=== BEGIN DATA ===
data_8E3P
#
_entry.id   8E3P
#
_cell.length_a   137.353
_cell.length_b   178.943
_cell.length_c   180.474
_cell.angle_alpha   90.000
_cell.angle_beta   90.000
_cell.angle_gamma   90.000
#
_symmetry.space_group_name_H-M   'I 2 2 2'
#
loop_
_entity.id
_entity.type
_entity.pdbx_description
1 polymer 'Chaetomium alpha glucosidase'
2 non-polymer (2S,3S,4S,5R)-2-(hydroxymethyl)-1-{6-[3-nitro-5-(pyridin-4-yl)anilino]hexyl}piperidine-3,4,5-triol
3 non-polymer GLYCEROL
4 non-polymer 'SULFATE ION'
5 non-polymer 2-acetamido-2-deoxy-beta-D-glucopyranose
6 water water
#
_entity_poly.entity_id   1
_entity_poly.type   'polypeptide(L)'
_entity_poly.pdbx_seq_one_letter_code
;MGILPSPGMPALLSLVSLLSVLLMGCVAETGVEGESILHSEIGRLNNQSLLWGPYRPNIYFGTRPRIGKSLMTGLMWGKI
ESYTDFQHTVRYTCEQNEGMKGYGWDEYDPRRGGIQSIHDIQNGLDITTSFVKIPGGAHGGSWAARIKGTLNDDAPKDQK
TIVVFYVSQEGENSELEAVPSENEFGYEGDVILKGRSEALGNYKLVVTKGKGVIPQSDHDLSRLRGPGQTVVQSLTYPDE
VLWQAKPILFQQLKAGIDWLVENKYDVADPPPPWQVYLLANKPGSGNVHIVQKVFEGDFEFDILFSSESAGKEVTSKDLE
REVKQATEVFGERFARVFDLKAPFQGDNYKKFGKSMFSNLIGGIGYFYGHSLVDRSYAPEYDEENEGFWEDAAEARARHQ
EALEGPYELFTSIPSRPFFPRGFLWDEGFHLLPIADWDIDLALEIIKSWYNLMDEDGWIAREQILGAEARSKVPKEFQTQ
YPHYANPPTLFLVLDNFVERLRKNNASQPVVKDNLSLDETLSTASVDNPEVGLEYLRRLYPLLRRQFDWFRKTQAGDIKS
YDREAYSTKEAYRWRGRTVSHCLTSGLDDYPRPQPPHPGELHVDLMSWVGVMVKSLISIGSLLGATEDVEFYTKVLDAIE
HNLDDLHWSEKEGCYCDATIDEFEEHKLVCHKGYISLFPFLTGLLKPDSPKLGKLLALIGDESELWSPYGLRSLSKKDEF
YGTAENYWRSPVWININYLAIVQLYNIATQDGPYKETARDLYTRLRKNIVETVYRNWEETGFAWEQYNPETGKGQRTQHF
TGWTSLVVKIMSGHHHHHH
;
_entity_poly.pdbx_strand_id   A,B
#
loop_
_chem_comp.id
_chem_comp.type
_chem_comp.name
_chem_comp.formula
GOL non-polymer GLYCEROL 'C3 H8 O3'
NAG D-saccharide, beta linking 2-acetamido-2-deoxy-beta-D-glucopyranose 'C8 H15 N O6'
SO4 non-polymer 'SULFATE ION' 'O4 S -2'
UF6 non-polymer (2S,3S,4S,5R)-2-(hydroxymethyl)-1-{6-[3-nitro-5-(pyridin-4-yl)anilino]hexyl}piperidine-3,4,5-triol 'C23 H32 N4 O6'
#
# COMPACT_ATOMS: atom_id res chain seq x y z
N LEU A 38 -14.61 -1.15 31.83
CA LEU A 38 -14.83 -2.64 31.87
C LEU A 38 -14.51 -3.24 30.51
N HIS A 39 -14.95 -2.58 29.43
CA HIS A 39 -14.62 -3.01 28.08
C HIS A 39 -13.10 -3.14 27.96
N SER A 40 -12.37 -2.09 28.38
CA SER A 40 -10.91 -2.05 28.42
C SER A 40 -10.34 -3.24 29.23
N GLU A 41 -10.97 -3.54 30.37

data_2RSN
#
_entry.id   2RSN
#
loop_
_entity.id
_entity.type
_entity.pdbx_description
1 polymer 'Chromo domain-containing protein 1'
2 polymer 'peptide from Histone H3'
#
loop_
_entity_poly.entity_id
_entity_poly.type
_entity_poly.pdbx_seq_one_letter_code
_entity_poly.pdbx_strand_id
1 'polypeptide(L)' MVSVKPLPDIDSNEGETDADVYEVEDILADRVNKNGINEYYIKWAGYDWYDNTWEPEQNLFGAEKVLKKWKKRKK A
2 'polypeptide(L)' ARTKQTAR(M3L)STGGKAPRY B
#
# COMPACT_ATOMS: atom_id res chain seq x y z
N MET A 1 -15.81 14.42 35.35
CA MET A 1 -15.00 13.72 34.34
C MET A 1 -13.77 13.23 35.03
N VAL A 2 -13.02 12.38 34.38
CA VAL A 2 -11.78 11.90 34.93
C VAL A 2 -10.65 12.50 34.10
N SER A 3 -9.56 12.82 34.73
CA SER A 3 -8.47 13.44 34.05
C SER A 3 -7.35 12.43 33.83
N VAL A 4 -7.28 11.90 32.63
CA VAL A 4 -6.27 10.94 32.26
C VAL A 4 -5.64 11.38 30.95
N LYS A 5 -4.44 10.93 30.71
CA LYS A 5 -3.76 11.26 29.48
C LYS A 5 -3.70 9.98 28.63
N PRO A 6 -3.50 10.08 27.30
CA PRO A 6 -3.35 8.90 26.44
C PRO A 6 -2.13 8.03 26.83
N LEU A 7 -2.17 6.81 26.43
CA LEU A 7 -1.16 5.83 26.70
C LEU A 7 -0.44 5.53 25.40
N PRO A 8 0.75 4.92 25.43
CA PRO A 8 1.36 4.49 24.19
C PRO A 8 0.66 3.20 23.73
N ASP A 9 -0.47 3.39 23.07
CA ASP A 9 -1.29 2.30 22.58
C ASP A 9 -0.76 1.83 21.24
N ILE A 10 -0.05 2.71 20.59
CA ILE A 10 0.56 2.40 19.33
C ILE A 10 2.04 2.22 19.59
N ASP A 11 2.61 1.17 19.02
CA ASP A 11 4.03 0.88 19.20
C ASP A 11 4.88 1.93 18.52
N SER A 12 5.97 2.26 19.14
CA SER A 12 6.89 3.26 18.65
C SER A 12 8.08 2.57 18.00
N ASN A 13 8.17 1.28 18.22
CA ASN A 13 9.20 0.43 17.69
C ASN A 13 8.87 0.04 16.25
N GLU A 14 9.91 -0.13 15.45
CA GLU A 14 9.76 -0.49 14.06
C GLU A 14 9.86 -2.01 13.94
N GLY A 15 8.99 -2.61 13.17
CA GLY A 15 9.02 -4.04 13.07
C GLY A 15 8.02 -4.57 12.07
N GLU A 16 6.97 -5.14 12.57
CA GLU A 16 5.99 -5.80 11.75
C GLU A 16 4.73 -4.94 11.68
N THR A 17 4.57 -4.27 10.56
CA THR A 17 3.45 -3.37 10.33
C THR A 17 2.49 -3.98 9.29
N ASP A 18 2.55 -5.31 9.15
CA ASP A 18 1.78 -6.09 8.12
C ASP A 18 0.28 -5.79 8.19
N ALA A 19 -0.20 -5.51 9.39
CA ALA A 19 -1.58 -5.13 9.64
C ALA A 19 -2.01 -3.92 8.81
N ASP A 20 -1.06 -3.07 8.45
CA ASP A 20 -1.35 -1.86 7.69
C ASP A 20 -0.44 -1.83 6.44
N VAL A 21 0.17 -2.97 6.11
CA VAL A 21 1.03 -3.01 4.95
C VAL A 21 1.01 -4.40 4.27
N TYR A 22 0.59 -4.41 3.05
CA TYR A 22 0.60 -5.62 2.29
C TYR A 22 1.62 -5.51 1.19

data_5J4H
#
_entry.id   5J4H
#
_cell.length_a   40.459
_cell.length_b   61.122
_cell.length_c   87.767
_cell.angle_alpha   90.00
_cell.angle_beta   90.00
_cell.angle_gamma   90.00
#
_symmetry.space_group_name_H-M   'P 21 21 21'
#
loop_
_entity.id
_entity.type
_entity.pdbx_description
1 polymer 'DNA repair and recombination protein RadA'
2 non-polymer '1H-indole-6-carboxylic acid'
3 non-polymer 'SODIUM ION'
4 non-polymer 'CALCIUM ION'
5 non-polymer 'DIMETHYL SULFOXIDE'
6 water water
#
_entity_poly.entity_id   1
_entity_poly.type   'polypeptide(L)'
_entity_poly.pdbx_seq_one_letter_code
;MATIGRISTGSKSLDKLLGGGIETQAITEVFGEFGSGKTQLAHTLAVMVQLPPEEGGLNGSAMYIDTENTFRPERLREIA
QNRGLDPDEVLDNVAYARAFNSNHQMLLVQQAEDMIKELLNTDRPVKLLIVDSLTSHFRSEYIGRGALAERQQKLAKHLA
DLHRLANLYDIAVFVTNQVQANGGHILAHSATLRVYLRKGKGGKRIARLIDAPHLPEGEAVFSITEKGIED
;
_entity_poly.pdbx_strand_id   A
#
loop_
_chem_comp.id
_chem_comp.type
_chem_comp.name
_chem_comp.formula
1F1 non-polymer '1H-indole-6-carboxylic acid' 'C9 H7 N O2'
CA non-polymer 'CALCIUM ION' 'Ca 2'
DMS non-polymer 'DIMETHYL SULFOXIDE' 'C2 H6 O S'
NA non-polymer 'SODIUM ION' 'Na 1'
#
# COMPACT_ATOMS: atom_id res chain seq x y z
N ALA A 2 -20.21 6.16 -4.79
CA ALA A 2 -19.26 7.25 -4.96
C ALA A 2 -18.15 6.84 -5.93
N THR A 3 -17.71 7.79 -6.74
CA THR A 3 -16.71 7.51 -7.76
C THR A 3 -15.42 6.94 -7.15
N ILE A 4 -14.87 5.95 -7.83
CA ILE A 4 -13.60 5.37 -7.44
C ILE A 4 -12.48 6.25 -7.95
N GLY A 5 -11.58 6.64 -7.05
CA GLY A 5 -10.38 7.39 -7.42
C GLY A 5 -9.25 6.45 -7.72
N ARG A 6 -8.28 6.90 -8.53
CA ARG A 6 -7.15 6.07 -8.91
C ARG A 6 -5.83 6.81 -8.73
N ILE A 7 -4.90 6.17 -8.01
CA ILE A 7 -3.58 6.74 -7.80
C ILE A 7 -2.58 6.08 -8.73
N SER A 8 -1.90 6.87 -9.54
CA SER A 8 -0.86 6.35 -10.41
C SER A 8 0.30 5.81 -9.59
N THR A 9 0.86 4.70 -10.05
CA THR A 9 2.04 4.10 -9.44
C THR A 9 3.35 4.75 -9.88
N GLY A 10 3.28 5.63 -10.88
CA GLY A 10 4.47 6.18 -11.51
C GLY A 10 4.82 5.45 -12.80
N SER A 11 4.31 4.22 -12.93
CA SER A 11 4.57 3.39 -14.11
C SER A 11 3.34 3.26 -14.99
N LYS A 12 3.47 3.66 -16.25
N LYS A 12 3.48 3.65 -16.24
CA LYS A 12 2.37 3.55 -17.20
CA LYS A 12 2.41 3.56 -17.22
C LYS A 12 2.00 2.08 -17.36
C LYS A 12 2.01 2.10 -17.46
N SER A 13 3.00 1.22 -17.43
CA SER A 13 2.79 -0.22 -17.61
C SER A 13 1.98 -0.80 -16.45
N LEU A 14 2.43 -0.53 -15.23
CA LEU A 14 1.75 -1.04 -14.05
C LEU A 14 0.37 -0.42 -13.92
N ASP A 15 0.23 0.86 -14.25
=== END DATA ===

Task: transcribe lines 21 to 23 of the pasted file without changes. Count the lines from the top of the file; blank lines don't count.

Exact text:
4 non-polymer 'SULFATE ION'
5 non-polymer 2-acetamido-2-deoxy-beta-D-glucopyranose
6 water water